This year hasn't been great for Eli Lilly (LLY 1.53%), at least so far. For instance, the company has encountered regulatory obstacles for two important pipeline candidates: potential Alzheimer's disease (AD) therapy donanemab and investigational ulcerative colitis medicine mirikizumab. Both candidates failed to earn regulatory approval in the U.S. Furthermore, Eli Lilly's fourth-quarter update was not great.

Despite these issues, the company continues to beat the market. Is Eli Lilly stock a buy, even close to its 52-week high?

Eli Lilly's financial results should improve

It's essential to put the past couple of years in context. Like those of many other companies, Eli Lilly's financial results have been affected by pandemic-related factors. The drugmaker developed several coronavirus antibodies from which it generated solid sales. However, the company's revenue in this segment declined in 2022, coming in at $2 billion, 10% lower than the previous fiscal year.

Eli Lilly's COVID-19 antibody sales dropped by a substantially larger amount, 96% year over year, in the fourth quarter. These dynamics partly explain its relatively unimpressive results in 2022, but there are other factors. Most notably, the U.S. dollar strengthened last year, which decreased the value of international sales for multinational companies.

Revenue in 2022 increased by just 1% year over year to $28.5 billion. The pharma giant's top line climbed by 4% in constant currency, still not that impressive, but a better performance.

Thankfully, the problems Eli Lilly faced last year shouldn't last forever. Eventually, constant currency rates will stabilize, and the drugmaker's coronavirus antibody sales will stop impacting its financial results. That's why its quarterly update shouldn't be a dealbreaker for investors.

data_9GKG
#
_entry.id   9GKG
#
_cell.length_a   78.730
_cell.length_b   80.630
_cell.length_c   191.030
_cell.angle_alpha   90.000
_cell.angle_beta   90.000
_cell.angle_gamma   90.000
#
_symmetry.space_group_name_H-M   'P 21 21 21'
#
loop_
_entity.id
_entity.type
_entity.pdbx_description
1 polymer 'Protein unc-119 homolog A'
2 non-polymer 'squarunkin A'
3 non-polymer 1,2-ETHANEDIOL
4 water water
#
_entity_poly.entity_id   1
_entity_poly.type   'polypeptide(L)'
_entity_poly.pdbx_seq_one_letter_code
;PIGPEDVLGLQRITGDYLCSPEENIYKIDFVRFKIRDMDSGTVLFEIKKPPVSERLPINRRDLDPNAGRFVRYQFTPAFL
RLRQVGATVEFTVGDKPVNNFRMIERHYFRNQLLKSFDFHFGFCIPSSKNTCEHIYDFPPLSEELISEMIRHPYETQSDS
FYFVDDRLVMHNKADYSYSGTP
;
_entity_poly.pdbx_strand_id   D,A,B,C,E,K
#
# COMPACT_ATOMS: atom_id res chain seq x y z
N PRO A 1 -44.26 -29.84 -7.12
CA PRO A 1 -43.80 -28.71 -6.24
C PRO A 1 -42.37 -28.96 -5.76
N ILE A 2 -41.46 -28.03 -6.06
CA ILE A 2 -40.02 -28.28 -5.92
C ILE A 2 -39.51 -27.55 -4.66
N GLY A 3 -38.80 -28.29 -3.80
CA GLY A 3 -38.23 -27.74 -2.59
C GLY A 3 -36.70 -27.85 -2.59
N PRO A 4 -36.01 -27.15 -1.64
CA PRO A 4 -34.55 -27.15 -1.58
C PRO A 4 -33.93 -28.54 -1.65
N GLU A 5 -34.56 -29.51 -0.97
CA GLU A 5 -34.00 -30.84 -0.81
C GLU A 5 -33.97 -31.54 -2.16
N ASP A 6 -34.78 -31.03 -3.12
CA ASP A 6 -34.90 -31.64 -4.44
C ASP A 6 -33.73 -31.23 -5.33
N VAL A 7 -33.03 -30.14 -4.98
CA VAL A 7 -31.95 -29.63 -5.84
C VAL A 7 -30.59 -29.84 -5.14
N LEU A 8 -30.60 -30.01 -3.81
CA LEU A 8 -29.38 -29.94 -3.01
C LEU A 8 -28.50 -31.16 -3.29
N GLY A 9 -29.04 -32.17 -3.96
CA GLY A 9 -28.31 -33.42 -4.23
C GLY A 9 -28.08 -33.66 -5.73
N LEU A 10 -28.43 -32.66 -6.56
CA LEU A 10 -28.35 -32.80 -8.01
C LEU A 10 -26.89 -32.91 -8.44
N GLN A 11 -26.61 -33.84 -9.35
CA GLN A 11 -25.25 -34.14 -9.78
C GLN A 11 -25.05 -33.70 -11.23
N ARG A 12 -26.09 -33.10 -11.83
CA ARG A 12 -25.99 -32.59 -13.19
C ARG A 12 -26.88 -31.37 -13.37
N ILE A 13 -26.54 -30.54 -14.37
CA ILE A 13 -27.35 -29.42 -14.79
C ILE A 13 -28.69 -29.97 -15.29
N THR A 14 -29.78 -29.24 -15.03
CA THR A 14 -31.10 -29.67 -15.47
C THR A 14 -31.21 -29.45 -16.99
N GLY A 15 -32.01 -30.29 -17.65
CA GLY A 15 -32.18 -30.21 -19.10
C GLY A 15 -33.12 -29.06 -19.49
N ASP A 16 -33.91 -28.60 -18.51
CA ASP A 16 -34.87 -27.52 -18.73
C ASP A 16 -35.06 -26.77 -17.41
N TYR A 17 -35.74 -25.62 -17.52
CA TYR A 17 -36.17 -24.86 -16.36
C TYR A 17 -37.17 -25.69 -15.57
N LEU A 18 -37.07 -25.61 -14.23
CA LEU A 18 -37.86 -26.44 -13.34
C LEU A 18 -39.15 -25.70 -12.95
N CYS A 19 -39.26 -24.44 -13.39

The pipeline looks strong despite the setbacks

The recent regulatory obstacles are also not as bad as they seem. First, donanemab failed to earn the green light from the FDA under the accelerated approval pathway. However, the agency only highlighted the lack of AD patients with 12 months of followup, which, oddly enough, might actually be a positive sign.

Eli Lilly is running a pivotal study for donanemab, for which it expects results sometime this year. Meanwhile, mirikizumab failed to earn approval due to manufacturing issues. That isn't ideal, but it isn't a dealbreaker, not by a long shot. The FDA didn't raise safety or efficacy concerns with mirikizumab, so it's unlikely that Eli Lilly will have to conduct more clinical trials. It's very likely that mirikizumab and donanemab will eventually hit the market despite the recent setbacks.

Overall, Eli Lilly's pipeline still looks strong. Last year, it earned approval for Mounjaro, a breakthrough therapy for type 2 diabetes. This medicine could earn plenty of additional indications in the coming years. Some analysts estimate it could hit peak annual sales of $25 billion. For context, rheumatoid arthritis drug Humira, one of the best-selling medicines in the industry's history, achieved peak annual sales of $21.2 billion.

The pipeline features other promising programs, including lebrikizumab, a potential therapy for atopic dermatitis (eczema) that could earn approval soon. There's also basal insulin Fc, an investigational weekly insulin product that could be a major improvement over the current daily option that most patients with diabetes are required to take.

The company's late-stage pipeline includes nearly two dozen programs, with many others in phase 1 or phase 2 studies. Those will allow it to grow its portfolio over the long run.

A solid stock to buy and hold

While Eli Lilly has seen its fair share of issues in the past few months, it has some important traits that lend themselves to long-term success for pharmaceutical companies. They include the ability to innovate and develop newer products, especially (though not only) in the field of diabetes care, where it's one of the leaders.

Revenue and earnings growth will improve once pandemic-related factors subside. And another thing that makes the stock even more attractive is its dividend profile; Eli Lilly has raised its payouts by 131% over the past 10 years. Plus, the stock has soundly beaten the market during the past year.

For investors willing to be patient, the drugmaker can deliver many more years of market-beating returns. That's why Eli Lilly's shares are a buy, even at close to their 52-week high.